What Are Bayberry Candles?

Mary Ellen Popolo

Bayberry candles are a fragrant candle that emit virtually no smoke when lit. There are two forms of these candles, natural and manufactured. The natural candles are made solely from the wax of bayberries and usually have no additional added materials or scent. Manufactured candles are crafted using candle wax and bayberry scent, which is added during the manufacturing process.

Woman holding a book
Woman holding a book

When bayberries are boiled they produce a fragrant, waxy residue often called candle-berry or wax myrtle. The wax is skimmed off of the top of the pot and then molded and cooled to create the candles. When boiling bayberries, the yield of wax is minuscule compared to the number of berries, making it a laborious task which in turn increases the retail cost of the candles. Bayberry candles date back to the American colonial era when colonial women discovered that bayberries produced wax that could be used in the same manner as tallow and that had a much more pleasant odor. Before being used for candles, bayberry wax was used to make soap and for medicinal purposes, including the treatment of dysentery.

The candles come in all different shapes and sizes, such as votives, tea lights, tapers, and pillar candles. Bayberry jar candles are not often found due to a combination of the brittleness of the wax and the tedious task of producing it. The colors of these candles can vary, but most often, they are in the green or blue color families. The composition of bayberry candles is more brittle than other types of candles and they tend to burn faster as well.

Christmastime is one of the most common times to find bayberry candles but not because of their green coloring. There is a rhyme that goes along with bayberry candles that promises good luck, health, and fortune to those who burn a bayberry candle on Christmas. Although there are some variations, the most common wording of the rhyme is "A bayberry candle burned to the socket, will bring joy to the heart and gold to the pocket." The candle must be a new and previously unlit then lit on Christmas and allowed to burn out completely for the good luck and fortune to take place in the following year. Other folk tales surrounding this candle include a tale that the scent of a lit bayberry candle will help separated couples find each other.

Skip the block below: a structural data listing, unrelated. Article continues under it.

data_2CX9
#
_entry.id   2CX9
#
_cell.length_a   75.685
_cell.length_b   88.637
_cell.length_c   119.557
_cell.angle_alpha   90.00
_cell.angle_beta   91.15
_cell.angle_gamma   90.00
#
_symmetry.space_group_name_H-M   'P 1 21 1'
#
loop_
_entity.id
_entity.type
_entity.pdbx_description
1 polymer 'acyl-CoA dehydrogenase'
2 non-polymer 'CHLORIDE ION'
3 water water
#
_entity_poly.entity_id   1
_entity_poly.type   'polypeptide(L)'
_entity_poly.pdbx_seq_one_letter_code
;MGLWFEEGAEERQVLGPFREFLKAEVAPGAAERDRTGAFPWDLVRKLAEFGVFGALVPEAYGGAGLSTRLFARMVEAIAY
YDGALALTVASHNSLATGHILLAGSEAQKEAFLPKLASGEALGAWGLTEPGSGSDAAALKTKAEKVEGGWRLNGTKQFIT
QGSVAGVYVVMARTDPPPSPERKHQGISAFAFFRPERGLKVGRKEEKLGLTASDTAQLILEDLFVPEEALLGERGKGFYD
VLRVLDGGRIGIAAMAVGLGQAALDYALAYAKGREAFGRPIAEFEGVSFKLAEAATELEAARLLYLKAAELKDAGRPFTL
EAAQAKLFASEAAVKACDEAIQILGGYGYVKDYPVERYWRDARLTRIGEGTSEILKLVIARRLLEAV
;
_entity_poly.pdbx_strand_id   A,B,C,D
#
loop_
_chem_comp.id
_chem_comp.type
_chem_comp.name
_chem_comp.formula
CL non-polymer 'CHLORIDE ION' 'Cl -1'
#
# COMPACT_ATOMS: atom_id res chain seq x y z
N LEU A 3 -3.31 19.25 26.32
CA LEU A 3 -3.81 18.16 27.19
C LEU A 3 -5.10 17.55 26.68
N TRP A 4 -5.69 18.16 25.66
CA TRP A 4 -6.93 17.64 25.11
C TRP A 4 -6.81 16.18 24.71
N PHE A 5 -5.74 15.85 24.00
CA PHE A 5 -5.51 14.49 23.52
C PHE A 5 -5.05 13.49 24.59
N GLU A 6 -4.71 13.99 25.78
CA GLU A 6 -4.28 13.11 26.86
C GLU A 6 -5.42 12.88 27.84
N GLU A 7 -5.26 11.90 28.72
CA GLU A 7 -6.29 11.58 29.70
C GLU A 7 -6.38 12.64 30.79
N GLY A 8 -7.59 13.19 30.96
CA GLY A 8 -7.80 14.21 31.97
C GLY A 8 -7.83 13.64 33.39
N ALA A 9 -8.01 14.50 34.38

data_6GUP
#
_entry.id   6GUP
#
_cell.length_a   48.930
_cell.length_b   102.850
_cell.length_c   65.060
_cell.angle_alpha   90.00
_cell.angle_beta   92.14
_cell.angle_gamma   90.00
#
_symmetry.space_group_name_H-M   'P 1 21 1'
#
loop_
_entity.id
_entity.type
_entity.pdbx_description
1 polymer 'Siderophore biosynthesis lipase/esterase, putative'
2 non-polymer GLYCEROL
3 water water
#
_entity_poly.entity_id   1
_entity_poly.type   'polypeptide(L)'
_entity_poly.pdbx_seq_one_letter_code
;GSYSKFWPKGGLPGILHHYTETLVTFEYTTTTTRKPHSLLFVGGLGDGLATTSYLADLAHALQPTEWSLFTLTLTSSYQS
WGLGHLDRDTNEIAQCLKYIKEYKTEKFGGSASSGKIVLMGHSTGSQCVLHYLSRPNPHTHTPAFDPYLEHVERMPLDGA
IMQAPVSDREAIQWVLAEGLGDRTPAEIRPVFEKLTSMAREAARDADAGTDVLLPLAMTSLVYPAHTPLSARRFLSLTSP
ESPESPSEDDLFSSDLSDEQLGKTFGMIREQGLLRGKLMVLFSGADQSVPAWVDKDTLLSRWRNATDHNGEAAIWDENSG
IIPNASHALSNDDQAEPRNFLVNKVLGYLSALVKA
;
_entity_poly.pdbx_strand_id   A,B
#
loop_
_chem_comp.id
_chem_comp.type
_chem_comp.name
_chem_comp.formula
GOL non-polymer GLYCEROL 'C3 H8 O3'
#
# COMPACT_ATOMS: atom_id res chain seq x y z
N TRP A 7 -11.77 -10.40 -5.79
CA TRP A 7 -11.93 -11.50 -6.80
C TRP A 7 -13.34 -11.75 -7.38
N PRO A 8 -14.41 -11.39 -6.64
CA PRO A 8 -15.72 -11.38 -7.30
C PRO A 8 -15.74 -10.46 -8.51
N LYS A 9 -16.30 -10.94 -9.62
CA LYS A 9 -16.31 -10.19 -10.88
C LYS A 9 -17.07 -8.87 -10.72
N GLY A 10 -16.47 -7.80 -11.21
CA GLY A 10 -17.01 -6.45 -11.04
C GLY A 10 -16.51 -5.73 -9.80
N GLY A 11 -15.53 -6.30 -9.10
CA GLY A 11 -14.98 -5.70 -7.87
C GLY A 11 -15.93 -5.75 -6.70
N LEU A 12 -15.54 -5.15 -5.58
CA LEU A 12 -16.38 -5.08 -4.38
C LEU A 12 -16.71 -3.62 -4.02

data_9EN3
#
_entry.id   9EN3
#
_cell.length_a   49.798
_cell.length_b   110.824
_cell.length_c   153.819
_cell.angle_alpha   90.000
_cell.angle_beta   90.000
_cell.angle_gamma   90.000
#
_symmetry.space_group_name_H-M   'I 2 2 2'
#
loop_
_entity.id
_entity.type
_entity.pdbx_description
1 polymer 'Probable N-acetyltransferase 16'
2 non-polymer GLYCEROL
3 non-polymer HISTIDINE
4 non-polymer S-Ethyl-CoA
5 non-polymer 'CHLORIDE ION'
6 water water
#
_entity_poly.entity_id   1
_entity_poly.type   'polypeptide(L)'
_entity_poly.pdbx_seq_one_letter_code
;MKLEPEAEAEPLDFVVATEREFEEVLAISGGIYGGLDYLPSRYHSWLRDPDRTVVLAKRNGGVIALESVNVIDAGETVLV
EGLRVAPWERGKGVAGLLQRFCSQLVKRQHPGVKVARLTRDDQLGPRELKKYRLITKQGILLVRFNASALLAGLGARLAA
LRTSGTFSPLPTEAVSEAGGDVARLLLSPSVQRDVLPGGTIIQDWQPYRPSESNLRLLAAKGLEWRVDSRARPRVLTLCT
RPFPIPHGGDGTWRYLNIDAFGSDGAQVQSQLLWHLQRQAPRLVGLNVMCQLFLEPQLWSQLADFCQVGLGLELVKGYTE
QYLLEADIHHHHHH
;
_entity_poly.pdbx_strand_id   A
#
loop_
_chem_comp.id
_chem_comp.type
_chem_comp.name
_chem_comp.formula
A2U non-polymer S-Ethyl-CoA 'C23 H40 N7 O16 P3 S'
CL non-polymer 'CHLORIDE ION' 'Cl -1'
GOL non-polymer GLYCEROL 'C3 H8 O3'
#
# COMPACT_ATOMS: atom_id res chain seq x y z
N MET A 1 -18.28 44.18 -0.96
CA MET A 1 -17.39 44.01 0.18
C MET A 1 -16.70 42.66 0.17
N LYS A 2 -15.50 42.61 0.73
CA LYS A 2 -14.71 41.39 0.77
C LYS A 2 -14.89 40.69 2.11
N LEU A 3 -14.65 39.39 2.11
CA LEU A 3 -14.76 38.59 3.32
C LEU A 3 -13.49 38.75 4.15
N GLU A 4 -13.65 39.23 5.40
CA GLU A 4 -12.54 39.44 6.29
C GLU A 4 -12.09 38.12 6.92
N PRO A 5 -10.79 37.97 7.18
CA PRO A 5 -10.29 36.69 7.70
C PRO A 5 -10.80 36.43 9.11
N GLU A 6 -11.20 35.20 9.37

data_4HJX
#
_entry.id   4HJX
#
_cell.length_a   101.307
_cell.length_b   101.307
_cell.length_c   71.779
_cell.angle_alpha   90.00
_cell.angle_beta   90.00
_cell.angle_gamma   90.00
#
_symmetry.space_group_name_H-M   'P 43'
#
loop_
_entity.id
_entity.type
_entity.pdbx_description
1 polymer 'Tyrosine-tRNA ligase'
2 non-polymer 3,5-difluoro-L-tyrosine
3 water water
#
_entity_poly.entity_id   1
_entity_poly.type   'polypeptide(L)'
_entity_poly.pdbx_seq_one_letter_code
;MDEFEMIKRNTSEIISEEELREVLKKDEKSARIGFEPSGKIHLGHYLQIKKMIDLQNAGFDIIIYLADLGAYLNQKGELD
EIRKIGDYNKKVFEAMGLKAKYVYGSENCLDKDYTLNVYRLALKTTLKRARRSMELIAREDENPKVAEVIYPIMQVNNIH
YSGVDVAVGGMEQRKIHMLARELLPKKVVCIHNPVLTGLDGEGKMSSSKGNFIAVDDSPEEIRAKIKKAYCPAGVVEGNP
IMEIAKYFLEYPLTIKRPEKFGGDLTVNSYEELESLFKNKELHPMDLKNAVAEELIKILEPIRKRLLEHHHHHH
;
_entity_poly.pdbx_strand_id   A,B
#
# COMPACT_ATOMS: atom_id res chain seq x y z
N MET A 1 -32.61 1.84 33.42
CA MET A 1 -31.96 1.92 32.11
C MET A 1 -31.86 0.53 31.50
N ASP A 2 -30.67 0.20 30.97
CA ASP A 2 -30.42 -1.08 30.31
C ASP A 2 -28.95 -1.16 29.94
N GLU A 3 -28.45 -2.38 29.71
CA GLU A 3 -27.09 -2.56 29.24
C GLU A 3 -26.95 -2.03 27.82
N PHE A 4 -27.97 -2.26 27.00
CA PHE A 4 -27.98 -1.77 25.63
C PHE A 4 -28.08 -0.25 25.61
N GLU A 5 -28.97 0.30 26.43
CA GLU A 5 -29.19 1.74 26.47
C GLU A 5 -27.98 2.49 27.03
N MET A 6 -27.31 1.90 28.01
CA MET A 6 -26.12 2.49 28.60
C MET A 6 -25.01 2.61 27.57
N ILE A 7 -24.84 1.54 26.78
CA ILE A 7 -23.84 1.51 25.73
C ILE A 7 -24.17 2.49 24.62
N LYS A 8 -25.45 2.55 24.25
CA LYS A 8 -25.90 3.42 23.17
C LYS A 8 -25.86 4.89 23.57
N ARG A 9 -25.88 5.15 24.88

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Discussion Comments


@literally45-- I'm looking for real bayberry candles. Most bayberry candles on the market are just candles scented with bayberry. The last one I bought did not even smell like bayberry.

Burning bayberry candles on New Year's is a tradition in our home too. I also like gifting them to friends and relatives for Christmas and we also burn them at church. But I'm having a hard time finding good bayberry candles these past few years. The ones we had during my childhood were real bayberry candles. They were great quality and smelled great. One could tell that a lot of effort was going into making them.


@literally45-- I think there are both types on the market. Check the label carefully to see if it's 100% natural. If it's hand made, then it's most likely all natural. There are a few companies in the US that still make them by hand, the traditional way.

My grandmother used to burn a bayberry candle every year on New Year's. My mother continued the tradition and I have started it as well. I think it's a beautiful thought. The bayberry candle burns through and a new beginning is made with the arrival of the new year.


I know the bayberry candles used in colonial times were completely natural and made only from bayberries. But what about the ones made now? Are they completely natural as well? Are they vegan?

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